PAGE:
Tuesday, June 09, 2009

Will This Metallomolecule Help to Extend Life?

Perhaps it will extend life. It can kill cancer, kill deadly resistant microbes, and may become a key part of the SENS anti-aging platform. Here is how:
The compound [Fe2L3]4+ is an iron triple helicate with three organic strands wrapped around two iron centres to give a helix which looks cylindrical in shape and neatly fits within the major groove of a DNA helix. It is about the same size as the parts of a protein that recognise and bind with particular sequences of DNA. The high positive charge of the compound enhances its ability to bind to DNA which is negatively charged.

When the iron-helicate binds to the major groove of DNA it coils the DNA so that it is no longer available to bind to anything else and is not able to drive biological or chemical processes. _PO
The interesting structure known as [Fe(2)L(3)](4+) was first researched as a treatment for cancer. But University of Warwick researchers have discovered that the metallomolecule is a particularly potent killer of bacteria -- even bacteria that are resistant to conventional antibiotics.
Initially the researchers focused on the application of this useful property for targeting the DNA of cancer cells as it could bind to, coil up and shut down the cancer cell's DNA either killing the cell or stopping it replicate. However the team quickly realised that it might also be a very clever way of targeting drug-resistant bacteria.

New research at the University of Warwick, led by Dr Adair Richards and Dr Albert Bolhuis, has now found that the [Fe2L3]4+ does indeed have a powerful effect on bacteria. When introduced to two test bacteria Bacillus subtilis and E. coli they found that it quickly bound to the bacteria's DNA and killed virtually every cell within two minutes of being introduced - though the concentration required for this is high. _PO
It will be important for the researchers to learn ways that the compound can be preferentially transported across bacterial membranes, to bacterial DNA. By reducing the necessary concentrations needed to kill the bacteria, and by making the construct preferentially attracted to pathological bacteria rather than to normal human cells, the safety and the efficacy of any possible future treatment using this compound will be enhanced.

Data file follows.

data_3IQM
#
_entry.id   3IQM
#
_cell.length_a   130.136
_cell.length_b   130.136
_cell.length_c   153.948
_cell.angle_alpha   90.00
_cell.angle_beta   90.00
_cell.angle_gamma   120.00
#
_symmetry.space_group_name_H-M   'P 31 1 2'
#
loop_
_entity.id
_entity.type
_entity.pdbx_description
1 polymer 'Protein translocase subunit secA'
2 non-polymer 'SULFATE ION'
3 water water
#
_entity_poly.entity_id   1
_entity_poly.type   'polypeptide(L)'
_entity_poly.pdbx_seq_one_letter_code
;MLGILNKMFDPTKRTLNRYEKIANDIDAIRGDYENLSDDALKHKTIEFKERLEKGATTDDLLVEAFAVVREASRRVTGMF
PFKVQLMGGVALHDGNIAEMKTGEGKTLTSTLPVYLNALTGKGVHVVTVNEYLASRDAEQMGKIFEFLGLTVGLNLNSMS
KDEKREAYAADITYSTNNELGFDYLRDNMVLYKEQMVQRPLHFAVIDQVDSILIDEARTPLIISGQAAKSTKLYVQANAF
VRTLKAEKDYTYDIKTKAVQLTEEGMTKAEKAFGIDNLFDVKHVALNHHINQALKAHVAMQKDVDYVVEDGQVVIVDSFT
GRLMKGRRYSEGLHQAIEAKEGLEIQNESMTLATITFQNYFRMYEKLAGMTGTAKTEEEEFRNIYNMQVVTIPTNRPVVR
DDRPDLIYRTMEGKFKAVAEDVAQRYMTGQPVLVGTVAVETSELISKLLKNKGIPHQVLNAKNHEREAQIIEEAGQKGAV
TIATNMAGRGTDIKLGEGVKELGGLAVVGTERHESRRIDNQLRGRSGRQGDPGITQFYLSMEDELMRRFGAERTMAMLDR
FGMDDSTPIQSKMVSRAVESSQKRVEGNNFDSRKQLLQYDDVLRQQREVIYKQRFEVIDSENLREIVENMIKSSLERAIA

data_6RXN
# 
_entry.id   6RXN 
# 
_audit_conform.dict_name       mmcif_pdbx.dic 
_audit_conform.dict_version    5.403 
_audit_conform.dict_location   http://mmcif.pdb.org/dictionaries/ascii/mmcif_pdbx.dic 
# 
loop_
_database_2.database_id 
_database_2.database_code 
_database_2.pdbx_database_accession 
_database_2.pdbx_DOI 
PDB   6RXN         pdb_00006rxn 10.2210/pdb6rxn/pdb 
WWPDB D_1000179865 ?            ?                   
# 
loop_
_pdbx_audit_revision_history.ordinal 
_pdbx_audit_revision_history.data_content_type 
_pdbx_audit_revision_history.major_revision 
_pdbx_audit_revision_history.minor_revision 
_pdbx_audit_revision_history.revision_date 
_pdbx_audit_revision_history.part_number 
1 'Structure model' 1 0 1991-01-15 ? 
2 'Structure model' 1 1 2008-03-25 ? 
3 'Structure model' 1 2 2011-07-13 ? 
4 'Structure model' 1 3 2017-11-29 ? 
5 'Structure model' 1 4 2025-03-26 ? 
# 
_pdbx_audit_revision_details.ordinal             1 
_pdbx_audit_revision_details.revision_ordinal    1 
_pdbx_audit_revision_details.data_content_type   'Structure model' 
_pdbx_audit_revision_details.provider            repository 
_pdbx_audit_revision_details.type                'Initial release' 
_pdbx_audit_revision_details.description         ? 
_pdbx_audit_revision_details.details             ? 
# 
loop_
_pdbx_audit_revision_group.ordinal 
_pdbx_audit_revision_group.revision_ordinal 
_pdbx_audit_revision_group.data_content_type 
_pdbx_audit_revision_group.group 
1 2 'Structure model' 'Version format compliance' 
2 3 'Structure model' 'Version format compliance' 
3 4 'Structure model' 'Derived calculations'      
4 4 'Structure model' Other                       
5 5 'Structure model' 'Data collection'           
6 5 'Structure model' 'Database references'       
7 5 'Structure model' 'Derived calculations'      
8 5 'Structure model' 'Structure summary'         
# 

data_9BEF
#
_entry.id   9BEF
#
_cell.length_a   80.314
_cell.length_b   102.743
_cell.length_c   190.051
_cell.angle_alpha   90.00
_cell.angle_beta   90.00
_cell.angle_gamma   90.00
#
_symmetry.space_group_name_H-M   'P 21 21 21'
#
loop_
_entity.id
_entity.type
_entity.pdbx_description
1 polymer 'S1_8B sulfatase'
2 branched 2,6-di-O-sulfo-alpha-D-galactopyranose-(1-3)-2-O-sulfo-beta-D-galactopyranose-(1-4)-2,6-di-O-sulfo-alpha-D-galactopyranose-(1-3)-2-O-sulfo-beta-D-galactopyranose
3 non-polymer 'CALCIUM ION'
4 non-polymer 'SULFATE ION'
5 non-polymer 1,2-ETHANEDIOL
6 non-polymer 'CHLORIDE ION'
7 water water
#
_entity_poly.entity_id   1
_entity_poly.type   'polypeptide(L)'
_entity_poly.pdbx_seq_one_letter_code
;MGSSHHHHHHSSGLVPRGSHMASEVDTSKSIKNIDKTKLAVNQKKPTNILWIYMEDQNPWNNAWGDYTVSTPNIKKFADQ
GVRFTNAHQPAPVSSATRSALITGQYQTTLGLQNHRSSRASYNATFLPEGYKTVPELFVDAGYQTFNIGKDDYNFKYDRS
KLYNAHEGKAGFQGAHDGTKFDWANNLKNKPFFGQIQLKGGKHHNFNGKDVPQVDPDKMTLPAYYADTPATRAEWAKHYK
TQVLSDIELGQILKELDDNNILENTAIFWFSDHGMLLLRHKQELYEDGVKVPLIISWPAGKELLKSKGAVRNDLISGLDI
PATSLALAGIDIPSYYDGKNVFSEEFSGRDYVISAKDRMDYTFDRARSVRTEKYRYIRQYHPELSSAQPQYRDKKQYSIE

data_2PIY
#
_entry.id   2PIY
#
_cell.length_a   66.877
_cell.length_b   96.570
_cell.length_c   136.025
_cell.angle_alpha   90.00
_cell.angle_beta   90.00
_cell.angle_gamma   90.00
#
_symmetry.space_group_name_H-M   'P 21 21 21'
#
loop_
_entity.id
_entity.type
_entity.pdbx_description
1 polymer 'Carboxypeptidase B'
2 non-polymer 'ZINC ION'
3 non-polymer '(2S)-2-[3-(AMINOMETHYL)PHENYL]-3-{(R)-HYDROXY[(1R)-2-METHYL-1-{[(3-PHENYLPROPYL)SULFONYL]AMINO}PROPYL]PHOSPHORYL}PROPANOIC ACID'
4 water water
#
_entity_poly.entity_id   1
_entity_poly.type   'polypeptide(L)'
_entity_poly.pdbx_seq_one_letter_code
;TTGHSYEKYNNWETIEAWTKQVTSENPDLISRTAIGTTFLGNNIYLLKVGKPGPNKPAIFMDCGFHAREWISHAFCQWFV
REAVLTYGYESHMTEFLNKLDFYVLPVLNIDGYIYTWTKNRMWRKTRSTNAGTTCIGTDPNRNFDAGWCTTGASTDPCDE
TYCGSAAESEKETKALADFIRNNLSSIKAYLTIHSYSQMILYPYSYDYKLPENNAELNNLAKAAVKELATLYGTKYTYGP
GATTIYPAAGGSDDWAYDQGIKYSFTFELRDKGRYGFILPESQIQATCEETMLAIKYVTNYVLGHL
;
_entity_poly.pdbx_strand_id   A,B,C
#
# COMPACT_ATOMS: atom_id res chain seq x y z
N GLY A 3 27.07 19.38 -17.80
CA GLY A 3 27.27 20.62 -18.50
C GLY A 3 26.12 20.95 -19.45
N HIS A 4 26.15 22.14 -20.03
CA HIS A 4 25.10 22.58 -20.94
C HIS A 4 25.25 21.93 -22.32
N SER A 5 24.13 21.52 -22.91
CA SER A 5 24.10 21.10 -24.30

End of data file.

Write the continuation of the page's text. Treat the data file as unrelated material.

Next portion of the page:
The prevalence of antibiotic resistance has resulted in the need for new approaches to be developed to combat previously easily treatable infections. Here we investigated the potential of the synthetic metallomolecules [Fe(2)L(3)](4+) and [Cu(2)(L')(2)](2+) as antibacterial agents.... [Fe(2)L(3)](4+) binds in the major groove and causes DNA coiling... The work described here shows that ... [Fe(2)L(3)](4+) is bactericidal for Bacillus subtilis and Escherichia coli. We demonstrate that [Fe(2)L(3)](4+) binds bacterial DNA in vivo and, strikingly, that it kills B. subtilis cells very rapidly. _IntJnlAntimicrobialAgents
Cytocidal approaches are valuable medically to the extent they can be targeted and controlled -- with only limited damage to normal cells and tissues.

One of the main pillars of the SENS anti-aging approach is the elimination of superfluous and dangerous cells that have outlived their usefulness. The more precisely that one can target cytotoxic molecules, the more useful they will be for anti-aging therapies in addition to more conventional medical disciplines such as oncology and infectious disease.

Cross-posted at Al Fin

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Monday, June 01, 2009

Regenerative Medicine Gets a Boost

Blood disorders are likely to be the first targets for therapy because corrected cells can easily be transferred back to the patient via bone-marrow transplants. _TechnologyReview
Salk Institute researchers in La Jolla have demonstrated a technique that opens the door to cures for several genetic blood diseases. It involves taking a patient's skin cells, treating them genetically to correct the inherited disorder, next turning the skin cells into induced pluripotent stem cells (iPS), then differentiating those iPS into progenitor cells. These progenitor cells can be implanted into the patient to provide a supply of normal blood cells.
"This is an exciting bit of science," says Chris Mason, a professor of regenerative medicine at University College London, who was not directly involved in the research. "It's likely to be the first of a slew of similar papers that may offer hope for conditions where today there is no real therapy, let alone a cure."

So far, Belmonte's approach is applicable only to diseases in which the genetic defect that underlies the disease has been identified. "But there are quite a few of these--and the number will increase," says Mason. Blood disorders are likely to be the first targets for therapy because corrected cells can easily be transferred back to the patient via bone-marrow transplants.

Belmonte adds that in the future, the correction of more-complex genetic disorders might become possible, thereby significantly increasing the number of diseases that might be treated with altered iPS cells. _TechnologyReview
If the bone marrow can be "re-stocked" with viable normal blood progenitor cells, the inherited blood disorder may indeed be cured. The concept can be extended to other inherited and acquired genetic diseases with extensive work.

Such approaches to cell and tissue replacement open the door to significant extension of maximum life span.

Taken from an earlier post at Al Fin


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